Under the pretense of helping the lovers solve their various problems, some mischievous fairies have been squeezing a potent love potion into the eyes of the wrong lovers…Behind the self-deceit of ‘true love,’ the truth is mimetic desire.
Far from being rooted deep in the lovers themselves, their adolescent infatuations result from their perpetual imitations of one another and of the books they read.
, is the extent to which the bloodfeud affects the language of passion, especially Juliet’s expression of her love for Romeo.
The bloodfeud becomes a kind of literary device and that is an amazing role for a bloodfeud to play, which is nothing, after all, but an endless chain of vengeance.
Then shall our names, Familiar in his mouth as household words Harry the King, Bedford and Exeter, Warwick and Talbot, Salisbury and Gloucester Be in their flowing cups freshly remembered." (Henry V, IV, iii) According to literal interpretation, this example is itself a form of anadiplosis termed "gradatio," in which the anadiplosis is extended in a series of three or more clauses that repeat upon one another.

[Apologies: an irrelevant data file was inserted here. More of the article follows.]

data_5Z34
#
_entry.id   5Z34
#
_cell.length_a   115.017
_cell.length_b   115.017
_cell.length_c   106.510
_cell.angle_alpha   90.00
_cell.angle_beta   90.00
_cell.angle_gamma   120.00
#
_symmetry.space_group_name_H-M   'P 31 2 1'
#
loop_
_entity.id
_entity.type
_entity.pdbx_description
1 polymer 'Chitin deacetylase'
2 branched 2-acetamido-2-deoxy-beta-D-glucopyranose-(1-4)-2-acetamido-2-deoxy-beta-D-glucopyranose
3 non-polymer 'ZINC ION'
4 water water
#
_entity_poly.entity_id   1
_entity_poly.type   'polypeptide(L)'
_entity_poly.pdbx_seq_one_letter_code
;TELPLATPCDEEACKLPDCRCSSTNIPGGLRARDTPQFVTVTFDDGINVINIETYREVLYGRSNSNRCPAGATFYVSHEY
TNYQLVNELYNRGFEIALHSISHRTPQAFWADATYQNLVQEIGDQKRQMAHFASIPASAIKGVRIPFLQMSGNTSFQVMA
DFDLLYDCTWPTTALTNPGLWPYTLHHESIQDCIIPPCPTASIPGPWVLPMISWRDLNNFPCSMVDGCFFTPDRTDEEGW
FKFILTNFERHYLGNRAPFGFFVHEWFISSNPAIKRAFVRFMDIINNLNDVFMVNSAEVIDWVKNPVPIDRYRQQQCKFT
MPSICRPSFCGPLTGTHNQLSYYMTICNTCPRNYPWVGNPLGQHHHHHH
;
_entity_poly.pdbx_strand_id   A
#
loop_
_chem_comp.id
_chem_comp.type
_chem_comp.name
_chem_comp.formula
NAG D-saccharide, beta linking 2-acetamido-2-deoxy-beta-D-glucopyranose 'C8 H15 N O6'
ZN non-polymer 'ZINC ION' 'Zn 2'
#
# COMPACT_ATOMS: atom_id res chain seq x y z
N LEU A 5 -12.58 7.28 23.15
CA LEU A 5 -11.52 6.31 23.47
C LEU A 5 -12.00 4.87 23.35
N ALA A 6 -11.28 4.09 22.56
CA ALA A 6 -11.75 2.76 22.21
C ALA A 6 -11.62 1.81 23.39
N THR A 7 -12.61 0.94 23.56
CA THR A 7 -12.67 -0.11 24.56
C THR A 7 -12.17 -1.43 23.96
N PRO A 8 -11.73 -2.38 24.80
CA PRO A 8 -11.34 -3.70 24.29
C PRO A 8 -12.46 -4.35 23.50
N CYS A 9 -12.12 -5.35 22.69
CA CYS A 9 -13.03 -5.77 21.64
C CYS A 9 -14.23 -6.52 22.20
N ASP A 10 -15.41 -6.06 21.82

In the comedies of Shakespeare, all characters infatuated with one another see themselves as perfect embodiments of ‘true love.’ Love is true to the extent that the two partners in it are interested in each other exclusively and indifferent to intermediaries, go-betweens and third parties in general.
Just like Juliet, she perceives the danger but, just like Juliet once again, she cannot dissemble and she throws all caution to the winds.
Just like Juliet, Cressida rashly bets that her first lover is trustworthy, but with entirely different results.
Romeo keeps pretending that his greatest fear is Juliet’s possible indifference to him, more to be feared in his eyes than the entire Capulet military but he is not very convincing.
It must be his delicate sense of courtesy that makes him speak in this manner.